Social DisDancing and Other Creative Ways We’re Adapting to Pandemic Life

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Social DisDancing and Other Creative Ways We’re Adapting to Pandemic Life

There’s a lot of “I’m bored in the house, and in the house bored” going on online recently– and with good reason. Most of us have been confined to our homes for weeks now, and quite frankly, I’m getting tired of writing about it. It is what it is , though, and as human beings, we’re excellent at adapting to tough situations. Thats why, while we’re absolutely getting fed up of being prisoners in our own homes, we’re simultaneously getting pretty damn good at it.

Communities around the world have come to the realisation that what began as a three-week-quarantine is turning into a new flavour of reality. There’s only so much banana bread to be baked, and so we’re slowly finding ways to return to doing the things we loved before lockdown– we’re just approaching them differently.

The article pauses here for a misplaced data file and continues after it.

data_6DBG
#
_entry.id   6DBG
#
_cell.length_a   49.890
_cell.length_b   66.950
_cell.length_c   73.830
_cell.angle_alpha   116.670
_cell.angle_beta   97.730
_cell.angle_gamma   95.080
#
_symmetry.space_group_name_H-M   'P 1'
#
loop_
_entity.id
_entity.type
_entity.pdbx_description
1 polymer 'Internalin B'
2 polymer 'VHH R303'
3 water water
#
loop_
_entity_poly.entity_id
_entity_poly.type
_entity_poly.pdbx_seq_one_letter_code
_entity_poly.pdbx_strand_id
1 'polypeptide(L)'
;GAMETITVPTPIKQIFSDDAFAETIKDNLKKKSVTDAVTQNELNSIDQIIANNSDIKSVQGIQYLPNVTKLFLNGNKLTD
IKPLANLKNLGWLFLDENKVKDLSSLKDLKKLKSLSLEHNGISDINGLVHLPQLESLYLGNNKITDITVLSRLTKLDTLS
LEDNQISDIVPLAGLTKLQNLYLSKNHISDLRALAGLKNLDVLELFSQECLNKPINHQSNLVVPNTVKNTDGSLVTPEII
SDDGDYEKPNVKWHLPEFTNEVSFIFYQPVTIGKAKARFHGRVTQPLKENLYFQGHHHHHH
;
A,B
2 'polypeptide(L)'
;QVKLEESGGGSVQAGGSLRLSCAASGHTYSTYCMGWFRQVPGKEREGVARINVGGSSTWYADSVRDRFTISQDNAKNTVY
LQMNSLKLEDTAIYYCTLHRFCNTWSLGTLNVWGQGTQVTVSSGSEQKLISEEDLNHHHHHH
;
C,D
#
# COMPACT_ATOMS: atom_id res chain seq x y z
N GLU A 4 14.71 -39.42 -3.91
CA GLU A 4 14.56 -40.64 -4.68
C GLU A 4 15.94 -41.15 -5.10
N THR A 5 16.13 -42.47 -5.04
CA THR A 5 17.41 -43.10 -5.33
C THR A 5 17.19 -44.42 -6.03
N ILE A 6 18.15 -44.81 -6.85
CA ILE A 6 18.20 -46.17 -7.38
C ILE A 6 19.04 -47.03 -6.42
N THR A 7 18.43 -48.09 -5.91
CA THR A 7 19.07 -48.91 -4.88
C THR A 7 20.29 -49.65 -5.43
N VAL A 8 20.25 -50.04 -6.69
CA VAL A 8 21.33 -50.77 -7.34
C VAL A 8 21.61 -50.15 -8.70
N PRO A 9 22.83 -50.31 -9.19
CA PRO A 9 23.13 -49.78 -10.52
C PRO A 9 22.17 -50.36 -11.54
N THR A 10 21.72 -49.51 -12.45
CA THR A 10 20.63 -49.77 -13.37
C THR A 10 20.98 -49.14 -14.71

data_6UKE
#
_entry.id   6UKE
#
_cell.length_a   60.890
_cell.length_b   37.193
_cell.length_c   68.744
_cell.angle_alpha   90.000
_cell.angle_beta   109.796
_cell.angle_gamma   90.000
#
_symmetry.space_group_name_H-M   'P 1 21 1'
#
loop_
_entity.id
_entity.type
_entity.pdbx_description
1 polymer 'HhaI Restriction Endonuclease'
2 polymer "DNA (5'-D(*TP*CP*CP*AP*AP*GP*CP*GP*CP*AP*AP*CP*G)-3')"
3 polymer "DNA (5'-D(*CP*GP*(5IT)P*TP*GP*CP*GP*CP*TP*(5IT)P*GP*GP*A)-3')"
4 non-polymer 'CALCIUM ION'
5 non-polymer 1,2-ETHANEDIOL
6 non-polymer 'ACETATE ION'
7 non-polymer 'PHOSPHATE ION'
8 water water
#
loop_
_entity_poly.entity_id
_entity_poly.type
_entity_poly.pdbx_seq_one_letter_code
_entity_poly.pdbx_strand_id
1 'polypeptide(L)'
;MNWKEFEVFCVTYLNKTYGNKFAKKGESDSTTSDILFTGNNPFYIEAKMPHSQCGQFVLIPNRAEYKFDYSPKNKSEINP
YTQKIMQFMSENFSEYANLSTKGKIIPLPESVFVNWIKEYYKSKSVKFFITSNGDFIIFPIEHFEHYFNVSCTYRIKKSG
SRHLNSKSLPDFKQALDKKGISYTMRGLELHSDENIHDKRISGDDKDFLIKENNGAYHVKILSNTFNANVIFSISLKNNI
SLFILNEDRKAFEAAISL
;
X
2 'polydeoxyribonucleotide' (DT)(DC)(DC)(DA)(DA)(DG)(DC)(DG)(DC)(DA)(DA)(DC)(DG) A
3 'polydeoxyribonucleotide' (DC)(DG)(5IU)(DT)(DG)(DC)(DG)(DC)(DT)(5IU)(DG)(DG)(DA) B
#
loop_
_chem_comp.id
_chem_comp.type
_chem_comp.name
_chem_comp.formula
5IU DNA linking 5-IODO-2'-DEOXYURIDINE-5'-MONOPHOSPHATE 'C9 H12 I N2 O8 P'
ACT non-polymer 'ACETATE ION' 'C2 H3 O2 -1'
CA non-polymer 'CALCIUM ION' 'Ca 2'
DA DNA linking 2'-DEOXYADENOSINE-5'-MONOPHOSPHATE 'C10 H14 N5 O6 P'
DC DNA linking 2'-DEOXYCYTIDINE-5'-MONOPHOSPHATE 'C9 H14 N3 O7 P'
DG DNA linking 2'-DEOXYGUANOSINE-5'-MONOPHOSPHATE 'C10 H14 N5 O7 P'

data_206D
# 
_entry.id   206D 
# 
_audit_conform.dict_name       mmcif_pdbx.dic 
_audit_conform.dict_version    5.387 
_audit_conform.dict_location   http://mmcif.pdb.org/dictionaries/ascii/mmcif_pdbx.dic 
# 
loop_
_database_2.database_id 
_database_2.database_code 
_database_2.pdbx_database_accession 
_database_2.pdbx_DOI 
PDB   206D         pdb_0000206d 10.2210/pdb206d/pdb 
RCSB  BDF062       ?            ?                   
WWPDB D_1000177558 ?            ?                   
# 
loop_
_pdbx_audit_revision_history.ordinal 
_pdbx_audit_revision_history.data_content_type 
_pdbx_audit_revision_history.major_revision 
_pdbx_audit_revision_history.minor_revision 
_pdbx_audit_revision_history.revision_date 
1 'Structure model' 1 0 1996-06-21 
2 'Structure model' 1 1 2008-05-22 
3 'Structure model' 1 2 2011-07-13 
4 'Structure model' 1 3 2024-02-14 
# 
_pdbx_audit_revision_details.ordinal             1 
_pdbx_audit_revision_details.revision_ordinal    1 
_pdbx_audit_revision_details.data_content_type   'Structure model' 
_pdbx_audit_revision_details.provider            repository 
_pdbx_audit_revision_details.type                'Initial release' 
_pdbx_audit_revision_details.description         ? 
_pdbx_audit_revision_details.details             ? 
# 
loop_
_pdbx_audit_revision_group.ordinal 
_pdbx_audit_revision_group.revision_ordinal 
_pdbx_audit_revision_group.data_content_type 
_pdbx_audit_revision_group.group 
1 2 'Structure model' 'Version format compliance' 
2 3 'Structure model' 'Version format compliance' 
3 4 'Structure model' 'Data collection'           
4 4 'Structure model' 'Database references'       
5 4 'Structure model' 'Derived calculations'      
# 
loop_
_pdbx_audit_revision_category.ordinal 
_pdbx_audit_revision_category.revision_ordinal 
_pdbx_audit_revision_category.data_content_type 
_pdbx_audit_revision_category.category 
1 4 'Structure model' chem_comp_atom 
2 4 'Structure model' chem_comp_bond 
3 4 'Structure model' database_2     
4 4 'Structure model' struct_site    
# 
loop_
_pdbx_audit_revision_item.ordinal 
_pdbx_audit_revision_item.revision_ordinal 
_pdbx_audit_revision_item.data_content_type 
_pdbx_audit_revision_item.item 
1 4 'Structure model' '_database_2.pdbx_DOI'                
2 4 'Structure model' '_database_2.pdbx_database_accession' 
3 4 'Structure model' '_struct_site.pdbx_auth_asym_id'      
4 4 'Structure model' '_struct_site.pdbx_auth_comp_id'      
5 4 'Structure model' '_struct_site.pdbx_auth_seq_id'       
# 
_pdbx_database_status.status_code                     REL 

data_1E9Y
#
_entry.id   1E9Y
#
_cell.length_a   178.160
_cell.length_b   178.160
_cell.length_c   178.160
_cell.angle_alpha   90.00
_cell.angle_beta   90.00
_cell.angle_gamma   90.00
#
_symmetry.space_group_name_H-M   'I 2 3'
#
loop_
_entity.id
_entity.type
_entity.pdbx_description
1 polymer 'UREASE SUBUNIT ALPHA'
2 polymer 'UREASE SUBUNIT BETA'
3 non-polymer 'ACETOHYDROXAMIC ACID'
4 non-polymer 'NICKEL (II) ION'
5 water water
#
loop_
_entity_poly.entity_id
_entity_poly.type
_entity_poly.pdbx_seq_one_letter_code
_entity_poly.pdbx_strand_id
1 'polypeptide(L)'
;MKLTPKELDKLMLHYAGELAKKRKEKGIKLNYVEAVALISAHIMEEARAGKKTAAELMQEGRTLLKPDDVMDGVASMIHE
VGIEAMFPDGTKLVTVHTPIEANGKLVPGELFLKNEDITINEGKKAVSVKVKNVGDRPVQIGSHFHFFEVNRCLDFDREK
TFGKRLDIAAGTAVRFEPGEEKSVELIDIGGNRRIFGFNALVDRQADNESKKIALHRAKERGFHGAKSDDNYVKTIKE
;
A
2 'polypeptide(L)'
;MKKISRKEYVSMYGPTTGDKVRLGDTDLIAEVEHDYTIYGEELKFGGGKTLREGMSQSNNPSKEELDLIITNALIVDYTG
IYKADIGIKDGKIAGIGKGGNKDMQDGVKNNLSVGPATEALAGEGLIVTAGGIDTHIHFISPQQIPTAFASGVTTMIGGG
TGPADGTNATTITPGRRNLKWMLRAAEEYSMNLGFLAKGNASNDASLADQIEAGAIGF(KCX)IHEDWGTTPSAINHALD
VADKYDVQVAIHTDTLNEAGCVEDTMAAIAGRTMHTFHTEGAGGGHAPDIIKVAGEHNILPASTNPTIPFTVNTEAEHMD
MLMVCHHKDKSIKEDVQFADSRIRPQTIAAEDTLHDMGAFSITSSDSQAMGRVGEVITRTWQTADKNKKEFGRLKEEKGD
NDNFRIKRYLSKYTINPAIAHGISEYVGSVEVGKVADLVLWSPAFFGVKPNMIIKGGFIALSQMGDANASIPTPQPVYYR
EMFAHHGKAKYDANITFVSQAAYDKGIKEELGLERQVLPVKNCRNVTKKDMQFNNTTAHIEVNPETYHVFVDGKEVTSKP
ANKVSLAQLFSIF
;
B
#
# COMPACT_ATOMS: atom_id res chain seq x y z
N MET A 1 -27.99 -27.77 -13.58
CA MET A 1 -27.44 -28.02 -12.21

Sharon McCutcheon on Unsplash

Virtual dance parties

Even if nightclubs were to re-open tomorrow, many of us probably wouldn’t feel great about being packed into a smokey room with hundreds of other sweaty bodies. In fact, even without the coronavirus pandemic, this situation isn’t very appealing to a lot of people. Thanks to the rise of our new Zoom culture, though, we can still throw it back with our friends (and strangers) without even having to leave the house.The Social DisDance Party is a virtual dance party which connects people around the world by bringing a party – including a custom DJ set – straight into their bedrooms and living rooms. In a PBS interview, Social DisDance creator, Ani Taj said that she created the event to help people channel a lot of their pent up fears and anxiety about the situation into dance.